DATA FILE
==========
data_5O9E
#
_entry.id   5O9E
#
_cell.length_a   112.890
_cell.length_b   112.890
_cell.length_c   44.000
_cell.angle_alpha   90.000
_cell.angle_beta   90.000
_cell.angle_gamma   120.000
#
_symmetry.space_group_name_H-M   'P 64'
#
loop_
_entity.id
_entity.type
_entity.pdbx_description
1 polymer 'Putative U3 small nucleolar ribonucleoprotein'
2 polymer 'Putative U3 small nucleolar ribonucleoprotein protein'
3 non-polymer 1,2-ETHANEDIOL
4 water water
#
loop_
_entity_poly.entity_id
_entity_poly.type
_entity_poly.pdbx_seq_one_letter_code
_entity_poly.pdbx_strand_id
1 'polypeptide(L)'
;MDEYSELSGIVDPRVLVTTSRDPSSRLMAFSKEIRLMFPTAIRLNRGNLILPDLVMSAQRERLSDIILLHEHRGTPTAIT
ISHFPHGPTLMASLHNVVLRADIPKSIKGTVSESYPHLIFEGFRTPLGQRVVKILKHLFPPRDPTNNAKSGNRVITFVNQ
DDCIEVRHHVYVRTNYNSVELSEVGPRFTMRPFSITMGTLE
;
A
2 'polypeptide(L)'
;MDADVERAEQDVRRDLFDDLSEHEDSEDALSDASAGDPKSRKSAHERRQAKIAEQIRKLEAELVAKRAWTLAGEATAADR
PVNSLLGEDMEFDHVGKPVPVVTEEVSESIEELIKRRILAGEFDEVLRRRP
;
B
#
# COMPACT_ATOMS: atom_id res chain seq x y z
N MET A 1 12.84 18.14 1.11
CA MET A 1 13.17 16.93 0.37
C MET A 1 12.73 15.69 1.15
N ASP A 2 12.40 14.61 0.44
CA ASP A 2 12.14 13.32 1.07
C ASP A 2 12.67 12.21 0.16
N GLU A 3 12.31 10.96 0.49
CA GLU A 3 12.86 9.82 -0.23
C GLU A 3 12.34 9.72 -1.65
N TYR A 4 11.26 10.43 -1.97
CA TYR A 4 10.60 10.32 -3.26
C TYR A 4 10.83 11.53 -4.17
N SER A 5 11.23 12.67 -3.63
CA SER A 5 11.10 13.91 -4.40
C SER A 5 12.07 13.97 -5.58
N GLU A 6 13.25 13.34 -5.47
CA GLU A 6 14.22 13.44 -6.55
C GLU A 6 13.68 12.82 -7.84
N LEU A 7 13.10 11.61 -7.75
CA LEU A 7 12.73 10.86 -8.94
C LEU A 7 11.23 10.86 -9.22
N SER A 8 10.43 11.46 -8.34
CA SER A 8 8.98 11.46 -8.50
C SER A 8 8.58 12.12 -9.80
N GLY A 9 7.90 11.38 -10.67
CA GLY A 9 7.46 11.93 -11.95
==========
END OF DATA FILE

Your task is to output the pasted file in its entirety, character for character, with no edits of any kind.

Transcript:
data_5O9E
#
_entry.id   5O9E
#
_cell.length_a   112.890
_cell.length_b   112.890
_cell.length_c   44.000
_cell.angle_alpha   90.000
_cell.angle_beta   90.000
_cell.angle_gamma   120.000
#
_symmetry.space_group_name_H-M   'P 64'
#
loop_
_entity.id
_entity.type
_entity.pdbx_description
1 polymer 'Putative U3 small nucleolar ribonucleoprotein'
2 polymer 'Putative U3 small nucleolar ribonucleoprotein protein'
3 non-polymer 1,2-ETHANEDIOL
4 water water
#
loop_
_entity_poly.entity_id
_entity_poly.type
_entity_poly.pdbx_seq_one_letter_code
_entity_poly.pdbx_strand_id
1 'polypeptide(L)'
;MDEYSELSGIVDPRVLVTTSRDPSSRLMAFSKEIRLMFPTAIRLNRGNLILPDLVMSAQRERLSDIILLHEHRGTPTAIT
ISHFPHGPTLMASLHNVVLRADIPKSIKGTVSESYPHLIFEGFRTPLGQRVVKILKHLFPPRDPTNNAKSGNRVITFVNQ
DDCIEVRHHVYVRTNYNSVELSEVGPRFTMRPFSITMGTLE
;
A
2 'polypeptide(L)'
;MDADVERAEQDVRRDLFDDLSEHEDSEDALSDASAGDPKSRKSAHERRQAKIAEQIRKLEAELVAKRAWTLAGEATAADR
PVNSLLGEDMEFDHVGKPVPVVTEEVSESIEELIKRRILAGEFDEVLRRRP
;
B
#
# COMPACT_ATOMS: atom_id res chain seq x y z
N MET A 1 12.84 18.14 1.11
CA MET A 1 13.17 16.93 0.37
C MET A 1 12.73 15.69 1.15
N ASP A 2 12.40 14.61 0.44
CA ASP A 2 12.14 13.32 1.07
C ASP A 2 12.67 12.21 0.16
N GLU A 3 12.31 10.96 0.49
CA GLU A 3 12.86 9.82 -0.23
C GLU A 3 12.34 9.72 -1.65
N TYR A 4 11.26 10.43 -1.97
CA TYR A 4 10.60 10.32 -3.26
C TYR A 4 10.83 11.53 -4.17
N SER A 5 11.23 12.67 -3.63
CA SER A 5 11.10 13.91 -4.40
C SER A 5 12.07 13.97 -5.58
N GLU A 6 13.25 13.34 -5.47
CA GLU A 6 14.22 13.44 -6.55
C GLU A 6 13.68 12.82 -7.84
N LEU A 7 13.10 11.61 -7.75
CA LEU A 7 12.73 10.86 -8.94
C LEU A 7 11.23 10.86 -9.22
N SER A 8 10.43 11.46 -8.34
CA SER A 8 8.98 11.46 -8.50
C SER A 8 8.58 12.12 -9.80
N GLY A 9 7.90 11.38 -10.67
CA GLY A 9 7.46 11.93 -11.95